I've tried to solve this problem about convergence:

$\sum_{n=1}^\infty \frac{3n i^n}{(n+2i)^3}$

it's supposed to be solved using ratio, root tests or by testing the limit of the sumand. Anyways, I've tried both 3 and I had no success:

I get to a point where I'm stucked on:

$$lím_{n\rightarrow \infty} \left[\frac{n+1}{n} \left(\sqrt\frac{n^2 +4}{n^2 +2n+5}\right)^3\right]$$

Any suggestions? what would you usually do with therms like $(n+2i)^3$? I tried assuming non imaginary n values (because of the sum) and converting to polar form: $\sqrt{n^2+4}e^{i tan^{-1}(2/n)}$.

Also I tried expanding:

$$\left|\left(\frac{n+2i}{n+1+2i}\right)^3\right| = \frac{|n+2i||n+2i||n+2i|}{|n+1+2i|^3} = \left(\sqrt\frac{n^2 +4}{n^2 +2n+5}\right)^3$$


  • $\begingroup$ Try taking the modulus of the summand then taking the limit of that. That should ensure convergence $\endgroup$ – whpowell96 Sep 2 '19 at 3:18


$$\left| \frac{3n i^n}{(n+2i)^3} \right| =\frac{3n}{\sqrt{(n^2+4)^3}}<\frac{3n}{\sqrt{(n^2)^3}} = \frac{3n}{n^3}=\frac{3}{n^2}$$


I just learned something new, I'd like to post it to ratify if it's true:

$$\sum \frac{3n i^n}{(n+2i)^3} = \sum 3\frac{n i^n (n-2i)^3}{(n+2i)^3(n-2i)^3} = 3\sum \frac{ni^n (n-2i)^3}{(n^2+4)^3} $$

Expanding terms:

= $$3\sum\frac{ni^n(n^3-4n^2i-4n-2n^2i-8n+8i}{(n^2+4)^3} = 3\sum\frac{n^4 i^n-6n^3 i^{n+1} -12n^2 i^n+8n i^{n+1}}{(n^2+4)^3}$$

as every term must converge, applying the ratio test on:

$$\sum\frac{i^n n^k}{(n^2+4)^3} \rightarrow \lim_{n\rightarrow \infty} \left|\frac{(n+1)^k}{((n+1)^2+4)^3}\right| \left| \frac{(n^2+4)^3}{n^k}\right| = \lim_{n\rightarrow \infty} \left|\frac{(n+1)^k}{n^k}\right| \left| \frac{(n^2+4)^3}{((n+1)^2+4)^3}\right|$$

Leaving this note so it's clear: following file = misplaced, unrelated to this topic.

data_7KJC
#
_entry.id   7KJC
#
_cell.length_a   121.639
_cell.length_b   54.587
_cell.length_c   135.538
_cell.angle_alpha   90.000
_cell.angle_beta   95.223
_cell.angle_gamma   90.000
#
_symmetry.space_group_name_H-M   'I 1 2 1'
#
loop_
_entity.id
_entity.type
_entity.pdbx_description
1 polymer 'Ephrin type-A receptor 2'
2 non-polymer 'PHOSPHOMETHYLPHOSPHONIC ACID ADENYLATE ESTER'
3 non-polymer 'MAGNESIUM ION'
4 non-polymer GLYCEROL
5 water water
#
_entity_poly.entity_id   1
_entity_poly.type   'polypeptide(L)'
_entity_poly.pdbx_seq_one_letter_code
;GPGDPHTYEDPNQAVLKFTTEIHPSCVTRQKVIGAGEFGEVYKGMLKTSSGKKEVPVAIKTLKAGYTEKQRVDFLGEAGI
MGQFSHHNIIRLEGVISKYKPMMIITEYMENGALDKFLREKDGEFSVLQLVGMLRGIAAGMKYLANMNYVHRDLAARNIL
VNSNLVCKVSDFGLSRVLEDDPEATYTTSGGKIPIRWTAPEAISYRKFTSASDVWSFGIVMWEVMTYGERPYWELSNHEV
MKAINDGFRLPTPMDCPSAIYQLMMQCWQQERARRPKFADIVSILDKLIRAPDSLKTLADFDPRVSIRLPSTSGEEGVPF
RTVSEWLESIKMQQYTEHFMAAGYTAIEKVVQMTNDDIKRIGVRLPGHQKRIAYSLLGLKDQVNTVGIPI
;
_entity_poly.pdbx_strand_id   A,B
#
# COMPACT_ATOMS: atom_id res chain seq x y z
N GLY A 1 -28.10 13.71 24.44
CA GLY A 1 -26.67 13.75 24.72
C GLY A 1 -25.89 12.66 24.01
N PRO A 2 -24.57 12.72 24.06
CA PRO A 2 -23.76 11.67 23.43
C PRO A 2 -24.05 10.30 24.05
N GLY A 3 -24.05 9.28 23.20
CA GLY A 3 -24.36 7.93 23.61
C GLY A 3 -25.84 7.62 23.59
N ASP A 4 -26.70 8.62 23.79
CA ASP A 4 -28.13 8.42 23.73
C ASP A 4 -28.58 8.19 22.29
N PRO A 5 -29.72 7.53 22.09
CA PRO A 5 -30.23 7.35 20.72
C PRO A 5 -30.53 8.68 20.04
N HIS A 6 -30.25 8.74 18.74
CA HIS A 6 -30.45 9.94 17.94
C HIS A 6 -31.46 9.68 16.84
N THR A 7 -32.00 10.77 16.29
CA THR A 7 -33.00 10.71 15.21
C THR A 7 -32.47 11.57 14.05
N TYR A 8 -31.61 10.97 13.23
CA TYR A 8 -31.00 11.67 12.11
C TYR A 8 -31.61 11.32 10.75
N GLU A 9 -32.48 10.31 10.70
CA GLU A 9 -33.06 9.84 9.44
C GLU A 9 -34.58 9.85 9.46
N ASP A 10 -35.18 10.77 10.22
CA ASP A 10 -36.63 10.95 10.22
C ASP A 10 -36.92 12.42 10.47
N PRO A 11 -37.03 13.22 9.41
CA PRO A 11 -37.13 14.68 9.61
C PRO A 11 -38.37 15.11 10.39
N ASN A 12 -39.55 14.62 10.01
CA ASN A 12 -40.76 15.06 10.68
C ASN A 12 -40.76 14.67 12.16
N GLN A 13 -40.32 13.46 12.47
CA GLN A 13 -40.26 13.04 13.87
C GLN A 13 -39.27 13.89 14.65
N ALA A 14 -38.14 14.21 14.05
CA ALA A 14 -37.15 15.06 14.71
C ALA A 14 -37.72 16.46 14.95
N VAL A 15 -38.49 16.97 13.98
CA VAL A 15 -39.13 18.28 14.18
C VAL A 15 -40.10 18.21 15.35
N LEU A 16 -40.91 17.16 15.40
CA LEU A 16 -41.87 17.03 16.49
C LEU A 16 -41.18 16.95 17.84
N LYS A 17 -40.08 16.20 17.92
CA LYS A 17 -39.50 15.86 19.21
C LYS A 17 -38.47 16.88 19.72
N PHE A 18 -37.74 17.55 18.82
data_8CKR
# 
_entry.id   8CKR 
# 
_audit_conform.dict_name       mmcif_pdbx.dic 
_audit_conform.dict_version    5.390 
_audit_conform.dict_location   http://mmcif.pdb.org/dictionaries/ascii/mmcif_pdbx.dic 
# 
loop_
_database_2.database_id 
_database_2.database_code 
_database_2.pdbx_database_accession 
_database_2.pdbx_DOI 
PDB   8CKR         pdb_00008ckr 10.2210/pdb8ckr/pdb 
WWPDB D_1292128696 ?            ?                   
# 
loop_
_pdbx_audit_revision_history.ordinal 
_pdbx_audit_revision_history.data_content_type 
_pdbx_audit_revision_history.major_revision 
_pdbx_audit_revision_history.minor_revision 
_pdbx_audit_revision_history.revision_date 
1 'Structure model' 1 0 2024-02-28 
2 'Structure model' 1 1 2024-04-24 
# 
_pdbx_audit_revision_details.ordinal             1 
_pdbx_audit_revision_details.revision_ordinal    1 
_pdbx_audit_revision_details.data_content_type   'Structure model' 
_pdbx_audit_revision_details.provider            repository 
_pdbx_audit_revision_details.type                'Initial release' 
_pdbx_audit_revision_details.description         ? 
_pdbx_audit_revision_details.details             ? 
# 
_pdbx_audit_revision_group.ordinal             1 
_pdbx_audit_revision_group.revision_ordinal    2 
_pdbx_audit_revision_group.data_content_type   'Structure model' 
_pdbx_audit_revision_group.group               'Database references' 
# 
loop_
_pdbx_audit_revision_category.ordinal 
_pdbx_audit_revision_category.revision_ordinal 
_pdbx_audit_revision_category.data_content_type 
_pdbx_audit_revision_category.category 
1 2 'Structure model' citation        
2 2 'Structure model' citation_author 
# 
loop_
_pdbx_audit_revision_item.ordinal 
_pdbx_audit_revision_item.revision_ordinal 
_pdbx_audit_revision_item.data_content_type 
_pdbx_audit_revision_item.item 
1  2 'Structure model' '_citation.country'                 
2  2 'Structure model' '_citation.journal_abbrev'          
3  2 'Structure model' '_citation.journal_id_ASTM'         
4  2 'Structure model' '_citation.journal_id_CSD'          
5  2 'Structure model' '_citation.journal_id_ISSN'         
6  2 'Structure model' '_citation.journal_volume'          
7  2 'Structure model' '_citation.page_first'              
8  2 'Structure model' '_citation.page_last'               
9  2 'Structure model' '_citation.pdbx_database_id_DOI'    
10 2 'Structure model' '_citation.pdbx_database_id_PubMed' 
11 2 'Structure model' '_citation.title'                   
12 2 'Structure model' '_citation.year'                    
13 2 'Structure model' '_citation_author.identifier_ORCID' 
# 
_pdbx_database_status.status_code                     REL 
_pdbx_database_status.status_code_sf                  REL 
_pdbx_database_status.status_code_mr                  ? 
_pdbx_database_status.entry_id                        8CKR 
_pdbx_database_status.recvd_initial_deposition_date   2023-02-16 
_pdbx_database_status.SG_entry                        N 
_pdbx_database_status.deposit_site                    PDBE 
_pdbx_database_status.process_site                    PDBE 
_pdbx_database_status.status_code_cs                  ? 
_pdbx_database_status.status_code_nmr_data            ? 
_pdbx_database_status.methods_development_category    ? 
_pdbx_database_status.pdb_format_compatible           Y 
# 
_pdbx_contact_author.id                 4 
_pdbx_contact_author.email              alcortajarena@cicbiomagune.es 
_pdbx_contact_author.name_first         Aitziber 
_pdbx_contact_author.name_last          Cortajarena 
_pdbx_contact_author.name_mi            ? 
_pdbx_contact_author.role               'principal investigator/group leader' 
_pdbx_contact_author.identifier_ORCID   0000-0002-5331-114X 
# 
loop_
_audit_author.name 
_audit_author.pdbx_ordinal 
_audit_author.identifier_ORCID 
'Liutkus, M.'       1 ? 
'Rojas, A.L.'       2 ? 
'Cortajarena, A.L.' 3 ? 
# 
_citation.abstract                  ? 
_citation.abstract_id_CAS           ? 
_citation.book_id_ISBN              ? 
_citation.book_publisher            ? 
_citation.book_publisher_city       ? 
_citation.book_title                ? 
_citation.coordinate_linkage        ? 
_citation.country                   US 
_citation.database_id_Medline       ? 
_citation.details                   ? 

First limit is 1, the second one goes to 0 (edit: to 1) because the n powers in the denominator are the same.

Is this too much going around?

  • $\begingroup$ The limit is $1$, not $0$; both the numerator and the denominator have $n^6$. $\endgroup$ – mr_e_man Sep 2 '19 at 3:36
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    $\begingroup$ You haven't used the fact that $k\leq4$... As suggested in the other answer, you could compare each of these series (with $k=1,2,3,4$) with $1/n^2$. $\endgroup$ – mr_e_man Sep 2 '19 at 3:39
  • $\begingroup$ Oof... I really suck at this lol. Thanks for the observations. So, the limit would be 1 in this case? what about k ? as far as I understand that doesn't matter too much, right? $\endgroup$ – holahola Sep 2 '19 at 3:42
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    $\begingroup$ Note that if $k=6$, then this series is approximately $\sum i^n$, which does not converge. $\endgroup$ – mr_e_man Sep 2 '19 at 3:46

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